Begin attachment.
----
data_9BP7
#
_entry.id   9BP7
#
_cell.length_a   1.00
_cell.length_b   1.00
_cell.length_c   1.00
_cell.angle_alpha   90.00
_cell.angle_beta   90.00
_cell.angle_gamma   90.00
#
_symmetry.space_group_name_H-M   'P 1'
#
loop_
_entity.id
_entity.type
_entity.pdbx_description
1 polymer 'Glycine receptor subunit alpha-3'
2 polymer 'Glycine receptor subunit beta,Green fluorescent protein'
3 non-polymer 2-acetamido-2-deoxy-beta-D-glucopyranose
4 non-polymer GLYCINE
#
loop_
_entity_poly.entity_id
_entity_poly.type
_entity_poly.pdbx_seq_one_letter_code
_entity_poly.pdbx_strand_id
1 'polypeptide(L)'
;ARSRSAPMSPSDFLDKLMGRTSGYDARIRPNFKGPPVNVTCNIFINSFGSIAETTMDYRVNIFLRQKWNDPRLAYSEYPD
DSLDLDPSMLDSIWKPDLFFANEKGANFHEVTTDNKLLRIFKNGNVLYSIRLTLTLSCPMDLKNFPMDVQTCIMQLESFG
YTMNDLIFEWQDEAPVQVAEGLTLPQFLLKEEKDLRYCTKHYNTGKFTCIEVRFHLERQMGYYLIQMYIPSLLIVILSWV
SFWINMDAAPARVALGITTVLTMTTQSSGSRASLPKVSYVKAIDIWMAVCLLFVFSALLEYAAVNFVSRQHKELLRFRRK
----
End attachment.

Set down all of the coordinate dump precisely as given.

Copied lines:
data_9BP7
#
_entry.id   9BP7
#
_cell.length_a   1.00
_cell.length_b   1.00
_cell.length_c   1.00
_cell.angle_alpha   90.00
_cell.angle_beta   90.00
_cell.angle_gamma   90.00
#
_symmetry.space_group_name_H-M   'P 1'
#
loop_
_entity.id
_entity.type
_entity.pdbx_description
1 polymer 'Glycine receptor subunit alpha-3'
2 polymer 'Glycine receptor subunit beta,Green fluorescent protein'
3 non-polymer 2-acetamido-2-deoxy-beta-D-glucopyranose
4 non-polymer GLYCINE
#
loop_
_entity_poly.entity_id
_entity_poly.type
_entity_poly.pdbx_seq_one_letter_code
_entity_poly.pdbx_strand_id
1 'polypeptide(L)'
;ARSRSAPMSPSDFLDKLMGRTSGYDARIRPNFKGPPVNVTCNIFINSFGSIAETTMDYRVNIFLRQKWNDPRLAYSEYPD
DSLDLDPSMLDSIWKPDLFFANEKGANFHEVTTDNKLLRIFKNGNVLYSIRLTLTLSCPMDLKNFPMDVQTCIMQLESFG
YTMNDLIFEWQDEAPVQVAEGLTLPQFLLKEEKDLRYCTKHYNTGKFTCIEVRFHLERQMGYYLIQMYIPSLLIVILSWV
SFWINMDAAPARVALGITTVLTMTTQSSGSRASLPKVSYVKAIDIWMAVCLLFVFSALLEYAAVNFVSRQHKELLRFRRK